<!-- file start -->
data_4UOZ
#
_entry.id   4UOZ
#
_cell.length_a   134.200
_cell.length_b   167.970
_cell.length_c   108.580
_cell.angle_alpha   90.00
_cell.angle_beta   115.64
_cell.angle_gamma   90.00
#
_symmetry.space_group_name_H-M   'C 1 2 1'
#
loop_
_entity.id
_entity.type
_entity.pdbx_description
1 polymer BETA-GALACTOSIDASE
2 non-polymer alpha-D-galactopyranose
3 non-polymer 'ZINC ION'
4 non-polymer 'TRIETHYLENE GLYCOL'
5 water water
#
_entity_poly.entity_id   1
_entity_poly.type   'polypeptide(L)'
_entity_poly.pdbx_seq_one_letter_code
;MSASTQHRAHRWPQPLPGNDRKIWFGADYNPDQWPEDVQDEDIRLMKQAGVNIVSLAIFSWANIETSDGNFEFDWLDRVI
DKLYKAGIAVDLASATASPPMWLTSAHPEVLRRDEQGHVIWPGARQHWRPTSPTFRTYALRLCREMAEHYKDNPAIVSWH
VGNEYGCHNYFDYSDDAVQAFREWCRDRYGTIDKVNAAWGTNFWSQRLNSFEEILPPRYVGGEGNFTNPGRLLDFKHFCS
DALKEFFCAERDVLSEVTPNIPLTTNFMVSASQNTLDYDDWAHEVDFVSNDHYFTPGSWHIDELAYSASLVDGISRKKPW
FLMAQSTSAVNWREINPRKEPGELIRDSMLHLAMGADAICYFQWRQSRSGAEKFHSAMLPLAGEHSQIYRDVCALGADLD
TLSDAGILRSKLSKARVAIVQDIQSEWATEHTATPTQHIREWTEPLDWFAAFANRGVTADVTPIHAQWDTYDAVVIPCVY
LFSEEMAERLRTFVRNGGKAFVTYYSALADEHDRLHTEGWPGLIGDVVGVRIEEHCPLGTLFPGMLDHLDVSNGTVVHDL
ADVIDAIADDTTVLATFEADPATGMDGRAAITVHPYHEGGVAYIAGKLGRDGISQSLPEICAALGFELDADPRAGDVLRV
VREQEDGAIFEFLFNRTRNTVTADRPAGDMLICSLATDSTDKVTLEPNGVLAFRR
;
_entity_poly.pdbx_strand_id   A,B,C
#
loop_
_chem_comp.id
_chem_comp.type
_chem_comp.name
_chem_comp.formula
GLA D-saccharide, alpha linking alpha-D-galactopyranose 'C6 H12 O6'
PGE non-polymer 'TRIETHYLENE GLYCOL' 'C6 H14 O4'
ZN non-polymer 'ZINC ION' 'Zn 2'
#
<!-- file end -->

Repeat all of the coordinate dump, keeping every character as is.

data_4UOZ
#
_entry.id   4UOZ
#
_cell.length_a   134.200
_cell.length_b   167.970
_cell.length_c   108.580
_cell.angle_alpha   90.00
_cell.angle_beta   115.64
_cell.angle_gamma   90.00
#
_symmetry.space_group_name_H-M   'C 1 2 1'
#
loop_
_entity.id
_entity.type
_entity.pdbx_description
1 polymer BETA-GALACTOSIDASE
2 non-polymer alpha-D-galactopyranose
3 non-polymer 'ZINC ION'
4 non-polymer 'TRIETHYLENE GLYCOL'
5 water water
#
_entity_poly.entity_id   1
_entity_poly.type   'polypeptide(L)'
_entity_poly.pdbx_seq_one_letter_code
;MSASTQHRAHRWPQPLPGNDRKIWFGADYNPDQWPEDVQDEDIRLMKQAGVNIVSLAIFSWANIETSDGNFEFDWLDRVI
DKLYKAGIAVDLASATASPPMWLTSAHPEVLRRDEQGHVIWPGARQHWRPTSPTFRTYALRLCREMAEHYKDNPAIVSWH
VGNEYGCHNYFDYSDDAVQAFREWCRDRYGTIDKVNAAWGTNFWSQRLNSFEEILPPRYVGGEGNFTNPGRLLDFKHFCS
DALKEFFCAERDVLSEVTPNIPLTTNFMVSASQNTLDYDDWAHEVDFVSNDHYFTPGSWHIDELAYSASLVDGISRKKPW
FLMAQSTSAVNWREINPRKEPGELIRDSMLHLAMGADAICYFQWRQSRSGAEKFHSAMLPLAGEHSQIYRDVCALGADLD
TLSDAGILRSKLSKARVAIVQDIQSEWATEHTATPTQHIREWTEPLDWFAAFANRGVTADVTPIHAQWDTYDAVVIPCVY
LFSEEMAERLRTFVRNGGKAFVTYYSALADEHDRLHTEGWPGLIGDVVGVRIEEHCPLGTLFPGMLDHLDVSNGTVVHDL
ADVIDAIADDTTVLATFEADPATGMDGRAAITVHPYHEGGVAYIAGKLGRDGISQSLPEICAALGFELDADPRAGDVLRV
VREQEDGAIFEFLFNRTRNTVTADRPAGDMLICSLATDSTDKVTLEPNGVLAFRR
;
_entity_poly.pdbx_strand_id   A,B,C
#
loop_
_chem_comp.id
_chem_comp.type
_chem_comp.name
_chem_comp.formula
GLA D-saccharide, alpha linking alpha-D-galactopyranose 'C6 H12 O6'
PGE non-polymer 'TRIETHYLENE GLYCOL' 'C6 H14 O4'
ZN non-polymer 'ZINC ION' 'Zn 2'
#